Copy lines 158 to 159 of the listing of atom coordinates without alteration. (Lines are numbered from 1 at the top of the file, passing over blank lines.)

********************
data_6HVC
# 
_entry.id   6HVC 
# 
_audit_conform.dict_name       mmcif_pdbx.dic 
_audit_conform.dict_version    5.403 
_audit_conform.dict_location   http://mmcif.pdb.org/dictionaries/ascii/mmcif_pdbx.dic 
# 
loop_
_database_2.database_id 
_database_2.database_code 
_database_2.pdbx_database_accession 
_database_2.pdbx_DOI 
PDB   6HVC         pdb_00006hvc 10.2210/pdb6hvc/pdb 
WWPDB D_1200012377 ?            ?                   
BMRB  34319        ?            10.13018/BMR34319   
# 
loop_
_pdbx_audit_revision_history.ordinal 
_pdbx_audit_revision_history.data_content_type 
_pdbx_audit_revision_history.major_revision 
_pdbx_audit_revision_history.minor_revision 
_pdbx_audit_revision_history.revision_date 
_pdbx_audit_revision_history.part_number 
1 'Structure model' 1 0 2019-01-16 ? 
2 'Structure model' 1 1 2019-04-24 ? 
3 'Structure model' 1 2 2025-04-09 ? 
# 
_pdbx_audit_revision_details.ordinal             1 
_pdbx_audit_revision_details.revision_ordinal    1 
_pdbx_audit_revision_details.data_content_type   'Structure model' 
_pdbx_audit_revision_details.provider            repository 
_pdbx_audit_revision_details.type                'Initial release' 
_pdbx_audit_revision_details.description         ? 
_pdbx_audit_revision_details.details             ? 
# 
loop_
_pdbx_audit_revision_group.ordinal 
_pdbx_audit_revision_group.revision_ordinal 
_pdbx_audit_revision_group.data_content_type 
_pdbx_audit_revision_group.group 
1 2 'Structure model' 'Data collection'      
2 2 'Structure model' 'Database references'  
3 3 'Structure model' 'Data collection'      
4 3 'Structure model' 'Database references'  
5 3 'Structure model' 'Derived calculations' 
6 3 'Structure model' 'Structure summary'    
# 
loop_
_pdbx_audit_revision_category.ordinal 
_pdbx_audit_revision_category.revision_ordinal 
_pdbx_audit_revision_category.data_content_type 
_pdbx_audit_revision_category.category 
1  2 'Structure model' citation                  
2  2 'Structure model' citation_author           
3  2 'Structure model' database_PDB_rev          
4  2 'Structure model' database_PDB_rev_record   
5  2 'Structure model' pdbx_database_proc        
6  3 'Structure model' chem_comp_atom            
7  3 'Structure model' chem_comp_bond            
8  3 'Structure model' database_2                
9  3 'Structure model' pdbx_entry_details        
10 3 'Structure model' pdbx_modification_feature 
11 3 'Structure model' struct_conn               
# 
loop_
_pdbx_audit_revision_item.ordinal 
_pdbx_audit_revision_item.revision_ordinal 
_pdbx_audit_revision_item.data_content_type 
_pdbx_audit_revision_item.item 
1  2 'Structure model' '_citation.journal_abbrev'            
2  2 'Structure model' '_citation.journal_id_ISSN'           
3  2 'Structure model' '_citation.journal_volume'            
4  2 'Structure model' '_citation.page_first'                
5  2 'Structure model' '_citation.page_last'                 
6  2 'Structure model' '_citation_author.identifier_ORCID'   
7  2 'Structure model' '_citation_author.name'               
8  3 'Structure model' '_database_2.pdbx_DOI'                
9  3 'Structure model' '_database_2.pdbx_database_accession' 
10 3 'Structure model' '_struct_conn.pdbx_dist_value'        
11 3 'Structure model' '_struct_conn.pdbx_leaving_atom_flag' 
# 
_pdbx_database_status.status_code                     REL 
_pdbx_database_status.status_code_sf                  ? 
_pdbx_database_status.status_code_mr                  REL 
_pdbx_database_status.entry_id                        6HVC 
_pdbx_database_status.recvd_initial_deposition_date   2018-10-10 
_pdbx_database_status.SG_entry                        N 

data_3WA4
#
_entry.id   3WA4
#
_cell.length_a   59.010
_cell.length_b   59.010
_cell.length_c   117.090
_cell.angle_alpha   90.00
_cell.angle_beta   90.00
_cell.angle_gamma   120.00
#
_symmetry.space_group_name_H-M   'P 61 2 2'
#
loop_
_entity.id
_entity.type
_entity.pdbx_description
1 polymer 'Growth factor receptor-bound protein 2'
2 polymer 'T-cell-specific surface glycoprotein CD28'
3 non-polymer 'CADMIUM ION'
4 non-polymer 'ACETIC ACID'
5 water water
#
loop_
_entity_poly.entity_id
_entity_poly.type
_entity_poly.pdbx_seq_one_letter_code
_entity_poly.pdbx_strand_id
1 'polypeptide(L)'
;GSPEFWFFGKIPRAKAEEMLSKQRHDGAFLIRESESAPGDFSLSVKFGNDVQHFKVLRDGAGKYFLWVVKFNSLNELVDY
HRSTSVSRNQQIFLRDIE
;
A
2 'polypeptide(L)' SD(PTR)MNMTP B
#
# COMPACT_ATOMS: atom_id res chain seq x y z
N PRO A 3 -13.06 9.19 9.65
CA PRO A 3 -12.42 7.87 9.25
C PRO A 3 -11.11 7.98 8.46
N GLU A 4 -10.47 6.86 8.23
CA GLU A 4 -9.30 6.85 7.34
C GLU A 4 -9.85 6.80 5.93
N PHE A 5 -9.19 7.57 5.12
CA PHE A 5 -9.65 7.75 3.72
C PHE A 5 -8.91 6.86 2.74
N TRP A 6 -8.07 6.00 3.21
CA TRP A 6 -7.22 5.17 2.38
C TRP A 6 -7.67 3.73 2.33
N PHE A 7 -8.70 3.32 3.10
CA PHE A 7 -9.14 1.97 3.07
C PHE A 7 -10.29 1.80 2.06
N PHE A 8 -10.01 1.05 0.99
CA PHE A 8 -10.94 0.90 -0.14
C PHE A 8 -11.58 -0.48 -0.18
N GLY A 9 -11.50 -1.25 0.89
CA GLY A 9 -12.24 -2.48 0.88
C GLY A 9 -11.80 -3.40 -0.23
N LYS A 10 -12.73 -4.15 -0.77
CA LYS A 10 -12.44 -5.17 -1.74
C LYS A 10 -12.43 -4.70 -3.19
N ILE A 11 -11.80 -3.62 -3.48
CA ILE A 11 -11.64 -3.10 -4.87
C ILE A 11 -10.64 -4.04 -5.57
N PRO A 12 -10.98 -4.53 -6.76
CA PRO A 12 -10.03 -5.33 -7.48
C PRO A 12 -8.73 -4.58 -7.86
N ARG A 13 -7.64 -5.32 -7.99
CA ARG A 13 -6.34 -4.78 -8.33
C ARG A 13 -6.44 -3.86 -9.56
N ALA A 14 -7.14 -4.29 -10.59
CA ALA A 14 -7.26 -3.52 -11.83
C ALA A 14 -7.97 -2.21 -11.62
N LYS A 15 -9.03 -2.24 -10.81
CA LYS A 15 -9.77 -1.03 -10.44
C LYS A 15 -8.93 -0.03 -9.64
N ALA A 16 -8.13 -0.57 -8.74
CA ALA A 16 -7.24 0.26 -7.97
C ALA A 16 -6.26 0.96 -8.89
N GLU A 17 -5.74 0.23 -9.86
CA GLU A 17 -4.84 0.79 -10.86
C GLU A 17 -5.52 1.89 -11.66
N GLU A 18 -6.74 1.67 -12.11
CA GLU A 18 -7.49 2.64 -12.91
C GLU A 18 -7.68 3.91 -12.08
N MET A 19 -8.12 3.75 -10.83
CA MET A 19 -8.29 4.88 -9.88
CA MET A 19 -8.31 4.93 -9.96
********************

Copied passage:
N ALA A 14 -7.14 -4.29 -10.59
CA ALA A 14 -7.26 -3.52 -11.83